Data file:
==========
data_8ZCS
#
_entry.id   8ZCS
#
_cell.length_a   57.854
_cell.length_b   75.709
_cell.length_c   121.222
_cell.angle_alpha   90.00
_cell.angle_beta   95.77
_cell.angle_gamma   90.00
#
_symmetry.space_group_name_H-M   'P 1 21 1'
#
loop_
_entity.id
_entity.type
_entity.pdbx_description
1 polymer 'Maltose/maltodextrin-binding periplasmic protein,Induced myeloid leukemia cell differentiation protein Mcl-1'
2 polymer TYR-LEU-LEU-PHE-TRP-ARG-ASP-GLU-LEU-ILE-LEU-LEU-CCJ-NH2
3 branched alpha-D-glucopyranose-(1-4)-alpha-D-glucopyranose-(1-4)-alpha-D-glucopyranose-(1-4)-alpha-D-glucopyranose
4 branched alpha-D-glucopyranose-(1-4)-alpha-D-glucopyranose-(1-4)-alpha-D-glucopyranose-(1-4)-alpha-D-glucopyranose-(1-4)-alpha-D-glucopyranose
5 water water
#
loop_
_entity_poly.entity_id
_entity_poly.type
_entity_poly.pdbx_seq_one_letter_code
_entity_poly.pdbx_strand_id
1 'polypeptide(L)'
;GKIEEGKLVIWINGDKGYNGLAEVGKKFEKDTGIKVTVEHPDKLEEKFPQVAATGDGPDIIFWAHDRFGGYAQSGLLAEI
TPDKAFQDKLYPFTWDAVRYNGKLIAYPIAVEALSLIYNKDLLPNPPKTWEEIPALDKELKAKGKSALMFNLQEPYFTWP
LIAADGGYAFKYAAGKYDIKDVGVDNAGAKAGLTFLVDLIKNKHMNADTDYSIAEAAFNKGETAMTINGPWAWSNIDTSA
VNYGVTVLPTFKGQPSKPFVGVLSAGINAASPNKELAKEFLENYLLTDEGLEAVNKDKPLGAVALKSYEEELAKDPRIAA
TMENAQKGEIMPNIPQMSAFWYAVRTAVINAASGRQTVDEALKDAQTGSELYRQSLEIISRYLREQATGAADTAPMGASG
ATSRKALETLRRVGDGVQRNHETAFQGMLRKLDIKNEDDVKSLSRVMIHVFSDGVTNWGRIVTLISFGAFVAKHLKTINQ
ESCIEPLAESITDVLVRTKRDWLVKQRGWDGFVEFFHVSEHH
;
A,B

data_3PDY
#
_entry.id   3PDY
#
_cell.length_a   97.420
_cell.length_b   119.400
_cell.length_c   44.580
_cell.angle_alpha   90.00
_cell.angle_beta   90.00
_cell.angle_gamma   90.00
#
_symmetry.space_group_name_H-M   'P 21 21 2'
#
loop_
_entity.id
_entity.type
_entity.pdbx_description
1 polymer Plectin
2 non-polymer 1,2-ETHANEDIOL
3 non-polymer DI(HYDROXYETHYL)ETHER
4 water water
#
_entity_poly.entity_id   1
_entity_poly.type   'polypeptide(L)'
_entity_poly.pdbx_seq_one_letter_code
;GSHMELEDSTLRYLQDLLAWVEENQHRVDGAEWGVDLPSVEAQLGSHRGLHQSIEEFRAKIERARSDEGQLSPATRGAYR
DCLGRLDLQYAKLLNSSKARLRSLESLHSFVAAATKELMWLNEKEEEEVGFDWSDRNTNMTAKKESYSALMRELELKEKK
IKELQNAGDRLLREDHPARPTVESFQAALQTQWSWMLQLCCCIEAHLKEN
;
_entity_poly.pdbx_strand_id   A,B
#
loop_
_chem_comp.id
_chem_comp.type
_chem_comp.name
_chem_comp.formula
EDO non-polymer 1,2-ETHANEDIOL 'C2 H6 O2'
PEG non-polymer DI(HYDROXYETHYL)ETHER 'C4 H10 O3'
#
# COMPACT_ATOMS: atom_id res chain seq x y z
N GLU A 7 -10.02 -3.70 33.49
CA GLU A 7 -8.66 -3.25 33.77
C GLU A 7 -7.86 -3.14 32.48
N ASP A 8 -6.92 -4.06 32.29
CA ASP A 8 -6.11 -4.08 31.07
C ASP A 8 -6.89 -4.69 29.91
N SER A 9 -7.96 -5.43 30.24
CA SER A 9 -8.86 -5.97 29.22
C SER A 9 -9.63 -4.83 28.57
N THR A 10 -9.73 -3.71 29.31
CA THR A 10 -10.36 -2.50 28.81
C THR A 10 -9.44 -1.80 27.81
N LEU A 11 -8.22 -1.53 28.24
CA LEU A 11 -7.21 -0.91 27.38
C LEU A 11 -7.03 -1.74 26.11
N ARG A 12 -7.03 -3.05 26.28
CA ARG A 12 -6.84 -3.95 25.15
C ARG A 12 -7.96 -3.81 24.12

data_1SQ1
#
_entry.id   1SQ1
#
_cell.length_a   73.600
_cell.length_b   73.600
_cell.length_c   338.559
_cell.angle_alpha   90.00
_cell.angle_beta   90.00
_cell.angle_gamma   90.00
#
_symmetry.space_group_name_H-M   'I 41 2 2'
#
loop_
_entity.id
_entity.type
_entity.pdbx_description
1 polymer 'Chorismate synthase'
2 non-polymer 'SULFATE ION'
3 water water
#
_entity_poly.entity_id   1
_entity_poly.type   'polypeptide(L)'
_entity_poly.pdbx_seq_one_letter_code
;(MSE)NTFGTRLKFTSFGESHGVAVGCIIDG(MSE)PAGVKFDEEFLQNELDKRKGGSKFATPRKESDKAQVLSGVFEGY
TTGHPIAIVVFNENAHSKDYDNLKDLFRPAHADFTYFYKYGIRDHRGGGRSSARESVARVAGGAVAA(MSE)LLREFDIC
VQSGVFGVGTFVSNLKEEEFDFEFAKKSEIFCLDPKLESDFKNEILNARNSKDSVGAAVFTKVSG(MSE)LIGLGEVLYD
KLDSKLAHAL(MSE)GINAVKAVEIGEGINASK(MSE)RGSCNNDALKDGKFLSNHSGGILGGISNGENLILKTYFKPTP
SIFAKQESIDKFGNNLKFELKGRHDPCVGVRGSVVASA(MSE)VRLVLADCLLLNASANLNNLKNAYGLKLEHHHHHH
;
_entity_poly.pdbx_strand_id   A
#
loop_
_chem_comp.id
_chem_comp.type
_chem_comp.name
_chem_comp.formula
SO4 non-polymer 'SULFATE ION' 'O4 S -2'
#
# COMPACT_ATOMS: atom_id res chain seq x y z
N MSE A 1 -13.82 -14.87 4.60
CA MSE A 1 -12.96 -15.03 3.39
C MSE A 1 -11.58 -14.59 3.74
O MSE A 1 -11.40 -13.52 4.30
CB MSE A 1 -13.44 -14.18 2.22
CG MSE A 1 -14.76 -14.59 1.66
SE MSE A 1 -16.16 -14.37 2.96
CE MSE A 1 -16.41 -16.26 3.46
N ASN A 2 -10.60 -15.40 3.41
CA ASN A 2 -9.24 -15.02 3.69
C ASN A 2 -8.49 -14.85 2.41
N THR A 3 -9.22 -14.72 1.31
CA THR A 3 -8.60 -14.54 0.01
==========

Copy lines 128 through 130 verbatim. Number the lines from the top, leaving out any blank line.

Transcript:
#
loop_
_chem_comp.id